In the land of Egypt; as this expressly directs us to the place, so it points out the time too when Israel was chosen, selected.

When I lifted up mine hand unto them; showed my power in performing my oath and promise in what was now to be done, and assuring them of doing what was further promised by him, and expected by them; and to assure them the more, it is doubled.

I am the Lord your God: so Exodus 3:13,16,17. Yours from your progenitors, yours by promise, by covenant, and now am come to be your God by actual and punctual performing my word to you, bringing you out of the land of Egypt by a lifted-up hand and arm. And say unto them, thus saith the Lord God,.... Here begins the account of their fathers; of God's unmerited goodness to them, and of their sins and transgressions against him, and how it fared with them:

in the day when I chose Israel; to be his peculiar people, above all people on the face of the earth; when he declared his choice of them, and made it appear that he had chosen them, and distinguished them, by special blessings and favours bestowed on them:

and lifted up mine hand to the seed of the house of Jacob; the posterity of Jacob or Israel, to whom the Lord swore that he would do such and such things for them; of which the lifting up the hand was a token; it is a gesture used in swearing, Daniel 12:7; and so the Targum,

"and I swore unto them by my word:''

and made myself known unto them in the land of Egypt: by his name Jehovah; by the prophets he sent unto them, Moses, Aaron, and Miriam; and by the miracles he wrought among them:

when I lifted up mine hand unto them, saying, I am the Lord your God: making promise of it, declaring it unto them, confirming it with an oath; see Hebrews 6:17.

And say to them, Thus saith the Lord GOD; In the day when I chose Israel, and {c} lifted up my hand to the seed of the house of Jacob, and made myself known to them in the land of Egypt, when I lifted up my hand to them, saying, I am the LORD your God;

(c) I swore that I would be their God, which manner of oath was observed from all antiquity, where they used to lift up their hands toward the heavens, acknowledging God to be the author of truth and the defender of it, and also the judge of the heart, wishing that he would take vengeance, if they concealed anything which they knew to be truth.

5. when I chose Israel] The choice or election of Israel is referred to only here in Ez., and also once in Jeremiah 33:24. The idea is much insisted on in Isaiah 40-66. Already, however, Deuteronomy 7:6.

lifted up mine hand] i.e. sware, Exodus 6:8; Numbers 14:30. The thing sworn is stated Ezekiel 20:6.

made myself known] Cf. Exodus 3:6 seq., Ezekiel 6:3. He made himself known as Jehovah their God, whose nature his acts revealed, Psalm 103:7.

5–29. Review of the history of the fathers

The principle that has ruled this history is that all through it Jehovah has acted for his name’s sake. It is this principle that has given Israel a history, otherwise their sins would have cut them off. For his name’s sake he spared the people in Egypt (Ezekiel 20:9), again in the wilderness (Ezekiel 20:14), and again the second generation there (Ezekiel 20:22). The history is reviewed in these divisions: Ezekiel 20:5-10 Israel in Egypt; Ezekiel 20:11-17 the people led out into the wilderness: Ezekiel 20:18-26 the children of those who fell in the wilderness; and Ezekiel 20:27-29 the people that entered Canaan.Verses 5, 6. - In the day that I lifted up mine hand. The attitude was that of one who takes an oath (Exodus 6:8), and implies the confirmation of the covenant made with Abraham. The land flowing with milk and honey appears first in Exodus 3:8, and became proverbial. The glory of all lands is peculiar to Ezekiel. Isaiah (Isaiah 13:19) applies the word to Babylon. Capture and Exile of the Princes

Ezekiel 19:1. And do thou raise a lamentation for the princes of Israel, Ezekiel 19:2. And say, Why did thy mother, a lioness, lie down among lionesses; bring up her whelps among young lions? Ezekiel 19:3. And she brought up one of her whelps: it became a young lion, and he learned to take prey; he devoured man. Ezekiel 19:4. And nations heard of him; he was caught in their pit, and they brought him with nose-rings into the land of Egypt. Ezekiel 19:5. And when she saw that her hope was exhausted, overthrown, she took one of her whelps, made it a young lion. Ezekiel 19:6. And he walked among lionesses, he became a young lion, and learned to take prey. He devoured man. Ezekiel 19:7. He knew its widows, and laid waste their cities; and the land and its fulness became waste, at the voice of his roaring. Ezekiel 19:8. Then nations round about from the provinces set up against him, and spread over him their net: he was caught in their pit. Ezekiel 19:9. And they put him in the cage with nose-rings, and brought him to the king of Babylon: brought him into a fortress, that his voice might not be heard any more on the mountains of Israel.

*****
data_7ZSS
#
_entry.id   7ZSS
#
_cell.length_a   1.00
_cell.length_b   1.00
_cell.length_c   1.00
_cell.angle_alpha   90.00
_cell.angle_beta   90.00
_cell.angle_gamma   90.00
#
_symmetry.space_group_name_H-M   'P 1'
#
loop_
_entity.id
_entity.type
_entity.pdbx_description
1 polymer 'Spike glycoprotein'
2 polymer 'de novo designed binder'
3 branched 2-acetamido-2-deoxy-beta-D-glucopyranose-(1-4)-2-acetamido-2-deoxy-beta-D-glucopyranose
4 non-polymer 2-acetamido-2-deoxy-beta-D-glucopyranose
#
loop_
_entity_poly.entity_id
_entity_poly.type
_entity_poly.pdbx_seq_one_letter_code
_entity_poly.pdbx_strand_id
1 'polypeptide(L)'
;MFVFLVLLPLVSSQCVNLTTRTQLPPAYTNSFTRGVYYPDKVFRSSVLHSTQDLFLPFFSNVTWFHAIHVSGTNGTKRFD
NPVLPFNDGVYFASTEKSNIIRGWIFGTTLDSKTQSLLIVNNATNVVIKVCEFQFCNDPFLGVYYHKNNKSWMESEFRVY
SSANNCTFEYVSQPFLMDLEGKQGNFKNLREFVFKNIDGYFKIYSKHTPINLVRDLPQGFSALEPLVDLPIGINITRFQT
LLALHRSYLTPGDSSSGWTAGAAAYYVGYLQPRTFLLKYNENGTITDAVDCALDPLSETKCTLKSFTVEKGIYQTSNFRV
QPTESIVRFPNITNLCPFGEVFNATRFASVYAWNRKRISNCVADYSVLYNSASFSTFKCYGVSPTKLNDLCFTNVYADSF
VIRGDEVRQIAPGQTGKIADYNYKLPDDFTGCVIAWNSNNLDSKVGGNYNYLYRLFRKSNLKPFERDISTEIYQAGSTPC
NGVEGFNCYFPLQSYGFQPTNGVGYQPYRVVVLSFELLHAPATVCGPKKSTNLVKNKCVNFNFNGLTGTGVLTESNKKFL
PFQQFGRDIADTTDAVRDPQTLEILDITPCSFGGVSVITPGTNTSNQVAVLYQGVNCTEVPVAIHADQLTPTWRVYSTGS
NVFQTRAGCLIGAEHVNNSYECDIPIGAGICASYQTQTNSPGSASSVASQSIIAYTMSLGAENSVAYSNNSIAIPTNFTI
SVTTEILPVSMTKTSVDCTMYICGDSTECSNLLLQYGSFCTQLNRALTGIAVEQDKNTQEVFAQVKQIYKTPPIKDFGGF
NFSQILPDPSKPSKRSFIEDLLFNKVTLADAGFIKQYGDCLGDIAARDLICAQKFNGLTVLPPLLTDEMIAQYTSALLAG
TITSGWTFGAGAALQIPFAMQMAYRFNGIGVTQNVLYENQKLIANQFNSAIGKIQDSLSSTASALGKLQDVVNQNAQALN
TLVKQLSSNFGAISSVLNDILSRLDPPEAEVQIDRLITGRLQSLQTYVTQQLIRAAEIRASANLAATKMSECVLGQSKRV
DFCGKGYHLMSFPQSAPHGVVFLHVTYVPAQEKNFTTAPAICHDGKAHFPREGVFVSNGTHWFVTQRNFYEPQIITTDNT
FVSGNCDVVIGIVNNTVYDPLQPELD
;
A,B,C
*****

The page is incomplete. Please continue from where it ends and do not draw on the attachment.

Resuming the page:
The princes of Israel, to whom the lamentation applies, are the king (נשׂיא, as in Ezekiel 12:10), two of whom are so clearly pointed out in Ezekiel 19:4 and Ezekiel 19:9, that there is no mistaking Jehoahaz and Jehoiachin. This fact alone is sufficient to protect the plural נשׂיאי against the arbitrary alteration into the singular נשׂיא, proposed by Houbigant and Hitzig, after the reading of the lxx. The lamentation is not addressed to one particular prince, either Zedekiah (Hitzig) or Jehoiachin (Ros., Maurer), but to Israel as a nation; and the mother (Ezekiel 19:2) is the national community, the theocracy, out of which the kings were born, as is indisputably evident from Ezekiel 19:10. The words from מה to רבצה form one sentence. It yields no good sense to separate מה אמּך from רבצה, whether we adopt the rendering, "what is thy mother?" or take מה with לביּא and render it, "how is thy mother a lioness?" unless, indeed, we supply the arbitrary clause "now, in comparison with what she was before," or change the interrogative into a preterite: "how has thy mother become a lioness?" The lionesses, among which Israel lay down, are the other kingdoms, the Gentile nations. The words have no connection with Genesis 49:9, where Judah is depicted as a warlike lion. The figure is a different one here. It is not so much the strength and courage of the lion as its wildness and ferocity that are the points of resemblance in the passage before us. The mother brings up her young ones among young lions, so that they learn to take prey and devour men. גּוּר is the lion's whelp, catulus; כּפיר, the young lion, which is old enough to go out in search of prey. ותּעל is a Hiphil, in the tropical sense, to cause to spring up, or grow up, i.e., to bring up. The thought is the following: Why has Israel entered into fellowship with the heathen nations? Why, then, has it put itself upon a level with the heathen nations, and adopted the rapacious and tyrannical nature of the powers of the world? The question "why then?" when taken with what follows, involves the reproof that Israel has struck out a course opposed to its divine calling, and will now have to taste the bitter fruits of this assumption of heathen ways. The heathen nations have taken captive its king, and led him away into heathen lands. ישׁמעוּ אליו, they heard of him (אליו for עליו). The fate of Jehoahaz, to which Ezekiel 19:4 refers, is related in 2 Kings 23:31. - Ezekiel 19:5-7 refer to Jehoiachin, the son of Jehoiakim, and not to Zedekiah, as Hitzig imagines. For the fact that Jehoiachin went out of his own accord to the king of Babylon (2 Kings 24:12), is not at variance with the figure contained in Ezekiel 19:8, according to which he was taken (as a lion) in a net. He simply gave himself up to the king of Babylon because he was unable to escape from the besieged city. Moreover, Jehoahaz and Jehoiachin are simply mentioned as examples, because they both fell into the hands of the world-powers, and their fate showed clearly enough "what the end must inevitably be, when Israelitish kings became ambitious of being lions, like the kings of the nations of the world" (Kliefoth). Jehoiakim was not so suitable an example as the others, because he died in Jerusalem. נוחלה, which has been explained in different ways, we agree with Ewald in regarding as the Niphal of יחל equals חוּל, in the sense of feeling vexed, being exhausted or deceived, like the Syriac ̀ewaḥel, viribus defecit, desperavit. For even in Genesis 8:12, נוחל simply means to wait; and this is inapplicable here, as waiting is not equivalent to waiting in vain. The change from חוּל to יחל is established by Judges 3:25, where חוּל or חיל occurs in the sense of יחל. In Judges 3:7, the figurative language passes into a literal description of the ungodly course pursued by the king. He knew, i.e., dishonoured, its (Israel's, the nation's) widows. The Targum reads וירע here instead of וידע, and renders it accordingly, "he destroyed its palaces;" and Ewald has adopted the same rendering. But רעע, to break, or smash in pieces, e.g., a vessel (Psalm 2:9), is never used for the destruction of buildings; and אלמנות does not mean palaces (ארמנות), but windows. There is nothing in the use of the word in Isaiah 13:22 to support the meaning "palaces," because the palaces are simply called ̀almânōth (widows) there, with a sarcastic side glance at their desolate and widowed condition. Other conjectures are still more inadmissible. The thought is as follows: Jehoiachin went much further than Jehoahaz. He not only devoured men, but laid hands on defenceless widows, and laid the cities waste to such an extent that the land with its inhabitants became perfectly desolate through his rapacity. The description is no doubt equally applicable to his father Jehoiakim, in whose footsteps Jehoiachin walked, since Jehoiakim is described in Jeremiah 22:13. as a grievous despot and tyrant. In Ezekiel 19:8 the object רשׁתּם also belongs to יתּנוּ: they set up and spread out their net. The plural מצדות is used in a general and indefinite manner: in lofty castles, mountain-fortresses, i.e., in one of them (cf. Judges 12:7).